Even before he became president, Goodluck Jonathan was the quintessential man with the Midas touch. Everyone can effortlessly recount the man’s magical antecedents: the meteoric rise from deputy governorship to the governorship, and transmuting from Vice President of the Federal Republic of Nigeria to president. For the many good people of this great nation who see political office as an opportunity to loot and become rich overnight, Goodluck Jonathan’s good luck in assuming high office is indeed good reason for many people to consider changing their children’s names either from Eno, Ibrahim, Emeka, Othuke or Dele to Goodluck. We all want Goodluck and of course, everything is right with wanting to identify with a man with the Midas touch. In fact, if you listen to any commentary both in the print and on the electronic media most of us have expressed the wish that the ‘Goodluck’ that has ‘followed’ Mr President should rub off on problematic sectors of the Nigerian economy like the power sector. Yes, this is good thinking, a signal of greatness in a great people. Why should we always have ‘bad heads’ as president when we have a man who could utter an abracadabra to his talisman in the secret chambers of his bedroom and bail us from our perennial problems?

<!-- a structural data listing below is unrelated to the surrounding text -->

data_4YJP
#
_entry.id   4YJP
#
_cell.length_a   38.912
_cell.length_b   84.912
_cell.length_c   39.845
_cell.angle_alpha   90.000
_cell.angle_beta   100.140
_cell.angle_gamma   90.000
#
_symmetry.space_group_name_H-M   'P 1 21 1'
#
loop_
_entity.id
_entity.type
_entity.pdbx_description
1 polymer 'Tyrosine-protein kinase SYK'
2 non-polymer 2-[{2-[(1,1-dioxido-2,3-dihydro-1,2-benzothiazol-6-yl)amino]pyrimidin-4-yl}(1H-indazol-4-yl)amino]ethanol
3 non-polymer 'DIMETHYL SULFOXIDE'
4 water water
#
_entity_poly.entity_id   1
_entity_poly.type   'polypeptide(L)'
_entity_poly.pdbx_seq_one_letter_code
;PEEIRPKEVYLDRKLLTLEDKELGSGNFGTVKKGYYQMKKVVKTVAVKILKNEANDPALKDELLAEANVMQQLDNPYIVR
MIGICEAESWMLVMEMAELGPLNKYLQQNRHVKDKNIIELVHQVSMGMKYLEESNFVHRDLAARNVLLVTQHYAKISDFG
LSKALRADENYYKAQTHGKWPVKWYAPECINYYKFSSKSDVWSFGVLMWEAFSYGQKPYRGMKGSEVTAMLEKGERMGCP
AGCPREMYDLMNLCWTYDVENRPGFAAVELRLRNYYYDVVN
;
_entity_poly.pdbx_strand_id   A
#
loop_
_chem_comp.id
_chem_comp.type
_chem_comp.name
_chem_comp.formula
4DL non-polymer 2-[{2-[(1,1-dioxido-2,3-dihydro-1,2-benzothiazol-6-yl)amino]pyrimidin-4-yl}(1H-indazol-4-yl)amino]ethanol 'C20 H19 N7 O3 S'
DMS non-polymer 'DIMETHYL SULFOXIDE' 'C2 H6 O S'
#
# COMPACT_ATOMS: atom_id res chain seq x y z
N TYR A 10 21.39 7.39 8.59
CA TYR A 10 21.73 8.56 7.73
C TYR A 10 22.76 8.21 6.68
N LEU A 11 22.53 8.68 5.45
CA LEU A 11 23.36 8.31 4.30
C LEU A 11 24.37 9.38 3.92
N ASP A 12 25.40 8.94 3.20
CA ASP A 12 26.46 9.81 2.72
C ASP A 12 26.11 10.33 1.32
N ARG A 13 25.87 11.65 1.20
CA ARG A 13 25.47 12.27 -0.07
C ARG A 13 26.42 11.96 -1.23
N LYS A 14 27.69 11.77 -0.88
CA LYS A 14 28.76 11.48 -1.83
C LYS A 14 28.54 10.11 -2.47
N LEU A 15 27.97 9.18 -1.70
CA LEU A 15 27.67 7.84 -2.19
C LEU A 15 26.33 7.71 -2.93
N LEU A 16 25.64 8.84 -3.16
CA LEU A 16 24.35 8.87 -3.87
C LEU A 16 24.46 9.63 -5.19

However, we must be honest with ourselves sometimes averring that there is nothing like ‘luck’. The fact is that that occasional occurrence which we often refer to as ‘good luck’ is just the way we respond when we come face to face with chance and opportunity. What determines good or bad luck is a function of the principles we apply or will apply to the chance or opportunity that chance presents us. While some hit the iron while it is hot, others wait for it to get cold, and then they start blaming the devil. I have said this at several fora that most of the presidents we have had are products of chance. That the incumbent’s name is Goodluck has nothing to do with the fact that he will bring ‘luck’ to us as a nation if we will sit down and wait for ‘luck’.